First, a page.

Grep is well known and commonly used command line search function that far too many people aren’t taking advantage of. The purpose of this article is to give technically inclined folks easy to follow examples to speed up work. I’ll also discuss speed concerns because no one wants to wait 8 seconds for a search to finish.

Getting your feet wet: single file search

Searching a single file for a string is about as simple as it gets so lets jump right into it. The syntax is:

grep [search string] [file]

Here’s an example

grep "header" log/dev.log

Responds with:

Dec 09 17:16:24 Send header "Content-Type: text/plain; charset=utf-8"
Dec 09 17:16:24 "Pragma: public: 1"
Dec 09 17:16:24 Send header "Content-Type: image/png"

Case insensitive search

Adding the -i flag to grep makes it search without case sensitivity

grep -i "HeAdEr" log/dev.log

Responds with:

Dec 09 17:16:24 Send header "Content-Type: text/plain; charset=utf-8"
Dec 09 17:16:24 "Pragma: public: 1"
Dec 09 17:16:24 Send header "Content-Type: image/png"

Learning something useful: recursive search

The previous example could be done casually in a text editor. Searching all the files in a directory is also doable but from some text editors (the ones I use at least) it’s not quite as easy. The -r flag indicates recursion but I’ll be combining it with the -i flag in the examples below to retain case insensitive search.

grep -ri "iboutlet" .  

Responds with:

./InspectAppDelegate.h:@property (nonatomic, retain) IBOutlet UIWindow *window;
./InspectAppDelegate.h:@property (nonatomic, retain) IBOutlet TemplateListTableViewController *templateListController;
./InspectAppDelegate.h:@property (nonatomic, retain) IBOutlet UINavigationController *navigationController;
./LoginViewController.h:    IBOutlet UITextField *usernameField;
./LoginViewController.h:    IBOutlet UITextField *passwordField;    
./LoginViewController.h:    IBOutlet UITextField *subdomainField;        
./LoginViewController.h:@property (nonatomic, retain) IBOutlet UITextField *usernameField;
./LoginViewController.h:@property (nonatomic, retain) IBOutlet UITextField *passwordField;
./LoginViewController.h:@property (nonatomic, retain) IBOutlet UITextField *subdomainField;
./ProjectAddViewController.h:@property (nonatomic, retain) IBOutlet UITextField *projectNameField;
./ProjectDetailsImageViewController.h:@property (nonatomic, retain) IBOutlet UIImageView *imageView;
./ProjectDetailsImageViewController.h:@property (nonatomic, retain) IBOutlet UIImage *image;
./ProjectDetailsTextEditViewController.h:@property (nonatomic, retain) IBOutlet UITextView *answerField;
./ProjectDetailsTextEditViewController.h:@property (nonatomic, retain) IBOutlet UILabel *fieldName;

Special cases: getting a list of files

Recursive search is great but it can give you tons of results from the same file which isn’t ideal in all cases (eg: log files). Getting a list of the files which contain matches rather than a list of matches can be done by adding the -l flag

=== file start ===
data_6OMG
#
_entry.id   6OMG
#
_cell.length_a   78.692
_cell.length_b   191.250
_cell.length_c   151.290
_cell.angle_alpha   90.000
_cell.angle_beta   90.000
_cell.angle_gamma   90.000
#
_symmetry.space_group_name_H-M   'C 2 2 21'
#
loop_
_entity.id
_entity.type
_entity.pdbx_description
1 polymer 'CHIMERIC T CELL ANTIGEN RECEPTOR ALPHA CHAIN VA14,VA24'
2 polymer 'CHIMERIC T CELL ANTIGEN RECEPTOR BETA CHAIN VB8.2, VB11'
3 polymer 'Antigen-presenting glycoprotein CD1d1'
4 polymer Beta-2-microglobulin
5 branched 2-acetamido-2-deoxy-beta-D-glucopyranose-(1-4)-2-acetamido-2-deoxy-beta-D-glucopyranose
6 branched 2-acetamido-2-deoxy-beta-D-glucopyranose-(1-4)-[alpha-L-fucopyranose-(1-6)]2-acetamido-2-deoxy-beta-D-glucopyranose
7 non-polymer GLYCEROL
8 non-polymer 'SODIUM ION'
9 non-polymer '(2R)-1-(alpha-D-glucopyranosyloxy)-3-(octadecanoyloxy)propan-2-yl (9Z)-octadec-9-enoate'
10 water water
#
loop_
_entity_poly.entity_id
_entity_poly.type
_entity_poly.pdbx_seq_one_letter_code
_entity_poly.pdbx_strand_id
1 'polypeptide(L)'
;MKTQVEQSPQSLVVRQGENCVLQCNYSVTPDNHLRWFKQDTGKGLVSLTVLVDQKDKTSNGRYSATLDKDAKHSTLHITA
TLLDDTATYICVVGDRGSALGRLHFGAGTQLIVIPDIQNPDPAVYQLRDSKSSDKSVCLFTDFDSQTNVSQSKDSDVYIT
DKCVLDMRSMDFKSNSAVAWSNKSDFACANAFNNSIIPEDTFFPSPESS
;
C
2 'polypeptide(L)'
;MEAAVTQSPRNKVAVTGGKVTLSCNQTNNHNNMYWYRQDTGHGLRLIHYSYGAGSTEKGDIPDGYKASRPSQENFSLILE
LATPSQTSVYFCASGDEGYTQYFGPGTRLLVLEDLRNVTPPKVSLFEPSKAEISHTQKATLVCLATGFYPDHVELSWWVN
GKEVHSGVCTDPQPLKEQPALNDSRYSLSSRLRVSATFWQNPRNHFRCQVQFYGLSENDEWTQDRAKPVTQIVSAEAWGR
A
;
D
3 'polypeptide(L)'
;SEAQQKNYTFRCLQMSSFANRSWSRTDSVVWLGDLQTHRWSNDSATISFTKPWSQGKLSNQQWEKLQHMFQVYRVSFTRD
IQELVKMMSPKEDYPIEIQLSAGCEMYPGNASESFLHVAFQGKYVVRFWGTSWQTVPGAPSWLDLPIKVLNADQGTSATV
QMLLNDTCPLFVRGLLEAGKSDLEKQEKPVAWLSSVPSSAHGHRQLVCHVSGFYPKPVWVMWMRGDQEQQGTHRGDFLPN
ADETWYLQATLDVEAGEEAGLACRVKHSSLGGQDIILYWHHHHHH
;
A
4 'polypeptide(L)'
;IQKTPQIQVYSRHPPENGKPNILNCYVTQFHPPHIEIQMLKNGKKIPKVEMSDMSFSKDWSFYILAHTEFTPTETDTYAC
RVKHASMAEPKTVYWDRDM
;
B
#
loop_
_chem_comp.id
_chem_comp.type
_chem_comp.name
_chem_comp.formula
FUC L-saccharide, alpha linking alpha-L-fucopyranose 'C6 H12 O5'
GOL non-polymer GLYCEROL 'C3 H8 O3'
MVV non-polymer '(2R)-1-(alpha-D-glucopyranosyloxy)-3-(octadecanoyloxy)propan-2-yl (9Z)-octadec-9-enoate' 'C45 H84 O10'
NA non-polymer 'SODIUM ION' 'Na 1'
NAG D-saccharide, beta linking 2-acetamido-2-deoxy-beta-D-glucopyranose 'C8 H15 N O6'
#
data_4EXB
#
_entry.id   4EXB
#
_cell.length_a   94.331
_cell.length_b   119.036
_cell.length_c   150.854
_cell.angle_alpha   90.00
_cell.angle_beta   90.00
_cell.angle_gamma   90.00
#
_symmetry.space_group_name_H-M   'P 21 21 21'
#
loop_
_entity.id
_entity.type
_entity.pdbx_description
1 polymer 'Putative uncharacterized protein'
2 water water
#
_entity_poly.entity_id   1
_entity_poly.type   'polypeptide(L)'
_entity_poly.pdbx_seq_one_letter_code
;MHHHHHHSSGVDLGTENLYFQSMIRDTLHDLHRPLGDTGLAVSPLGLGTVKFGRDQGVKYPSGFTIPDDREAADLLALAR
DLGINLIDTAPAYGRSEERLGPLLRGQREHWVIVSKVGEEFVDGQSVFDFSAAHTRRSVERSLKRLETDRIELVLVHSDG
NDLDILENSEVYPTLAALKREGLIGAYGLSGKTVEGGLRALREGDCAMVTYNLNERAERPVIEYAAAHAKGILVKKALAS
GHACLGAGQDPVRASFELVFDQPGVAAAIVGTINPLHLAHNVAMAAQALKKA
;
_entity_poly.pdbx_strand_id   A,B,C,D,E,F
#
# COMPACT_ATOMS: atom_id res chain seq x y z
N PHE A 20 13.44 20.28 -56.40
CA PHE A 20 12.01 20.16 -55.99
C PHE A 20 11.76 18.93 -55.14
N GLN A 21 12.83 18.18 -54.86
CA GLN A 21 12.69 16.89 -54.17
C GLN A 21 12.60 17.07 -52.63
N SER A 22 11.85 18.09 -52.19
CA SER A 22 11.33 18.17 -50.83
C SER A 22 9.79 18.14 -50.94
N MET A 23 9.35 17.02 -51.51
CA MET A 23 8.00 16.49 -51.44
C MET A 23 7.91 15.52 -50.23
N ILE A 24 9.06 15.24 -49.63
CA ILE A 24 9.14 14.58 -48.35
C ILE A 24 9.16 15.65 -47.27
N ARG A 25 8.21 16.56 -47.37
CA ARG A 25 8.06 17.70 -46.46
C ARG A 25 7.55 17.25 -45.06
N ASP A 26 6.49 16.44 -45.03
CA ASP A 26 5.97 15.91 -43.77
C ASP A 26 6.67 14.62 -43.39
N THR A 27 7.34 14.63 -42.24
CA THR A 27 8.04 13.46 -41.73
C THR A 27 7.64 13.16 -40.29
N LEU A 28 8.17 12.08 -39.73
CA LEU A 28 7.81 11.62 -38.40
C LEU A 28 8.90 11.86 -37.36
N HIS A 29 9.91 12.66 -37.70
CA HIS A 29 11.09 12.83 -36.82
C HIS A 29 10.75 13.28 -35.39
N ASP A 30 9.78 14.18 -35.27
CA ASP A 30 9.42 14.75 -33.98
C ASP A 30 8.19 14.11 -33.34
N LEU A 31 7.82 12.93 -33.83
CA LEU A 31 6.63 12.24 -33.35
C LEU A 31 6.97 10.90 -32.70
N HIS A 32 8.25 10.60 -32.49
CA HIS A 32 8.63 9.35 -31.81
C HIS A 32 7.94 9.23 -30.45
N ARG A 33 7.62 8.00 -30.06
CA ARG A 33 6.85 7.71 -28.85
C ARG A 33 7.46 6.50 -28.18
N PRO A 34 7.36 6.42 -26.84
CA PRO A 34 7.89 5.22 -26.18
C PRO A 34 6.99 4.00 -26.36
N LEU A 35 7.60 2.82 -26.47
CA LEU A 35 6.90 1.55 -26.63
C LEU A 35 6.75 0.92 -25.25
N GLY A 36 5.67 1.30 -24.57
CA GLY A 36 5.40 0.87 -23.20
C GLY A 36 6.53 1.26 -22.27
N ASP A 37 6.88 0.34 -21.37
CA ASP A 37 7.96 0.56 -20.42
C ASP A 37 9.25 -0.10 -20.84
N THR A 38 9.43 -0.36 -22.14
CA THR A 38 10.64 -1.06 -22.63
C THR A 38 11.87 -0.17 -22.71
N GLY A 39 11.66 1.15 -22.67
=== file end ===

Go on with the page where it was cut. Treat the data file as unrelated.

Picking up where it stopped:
grep -ril "iboutlet" .

Responds with:

./InspectAppDelegate.h
./LoginViewController.h
./ProjectAddViewController.h
./ProjectDetailsImageViewController.h
./ProjectDetailsTextEditViewController.h

But that’s not all: additional flags

Grep is a mature and powerful tool and as expected it has far more options and uses than i’m going to go into here but I do feel compelled to list a few more flags that may be helpful.

-A 20

Prints 20 (or whatever number you specify) lines after each match.

-B 20

Same thing as -A but before each match instead of after.

-C 40

Same thing as -B 20 -A 20 (C for context).

-n  or --line-number   

Adds the line number of the match to the results.

-v or --invert-match     

Invert match (get all the results that don’t match the pattern provided).

A need for speed: making common searches faster within project directories

If you’re on OS X and you’re looking for a fast case insensitive search within a directory that shows only file names (grep -ril “pattern”) you should be using mdfind (spotlight on command line).

mdfind -onlyin . "iboutlet"

Responds with:

/Users/pauldenya/full/path/to/LoginViewController.h
/Users/pauldenya/full/path/to/ProjectDetailsTextEditViewController.h
/Users/pauldenya/full/path/to/ProjectDetailsImageViewController.h
/Users/pauldenya/full/path/to/ProjectAddViewController.h

For those times when you’re not working on OS X a pruned find function can work wonders for improving slow search in large project directories. The idea is that in many situations, not all directories under the project directory need to be searched so we come up with a list of directories that do need to be searched and put them in a function in your profile.

#this goes in ~/.bashrc or /etc/profile
function projectfind() {
    grep -ril "$1" /path/to/project/search/me
    grep -ril "$1"  /path/to/project/search/here/too
    grep -ril "$1"  /path/to/project/web/js
}
projectfind "iboutlet"

This approach is project specific which isn’t great if you’re often switching between or starting new projects. You could change “/path/to/project/” to “./” but then you’d always need to be in the root project directory for search to work. The solution here is to pipe files to search to grep and use grep to prune the list in line. Here’s an example for a function that will search within the current directory but ignore log files and css directories:

#this goes in ~/.bashrc or /etc/profile
function myfind() {
   find . | grep -vE "\.log$|css" | xargs grep "$1" 
}

You can add additional logic by adding to OR clauses to the regex used in the first grep statement or adding additional grep statements.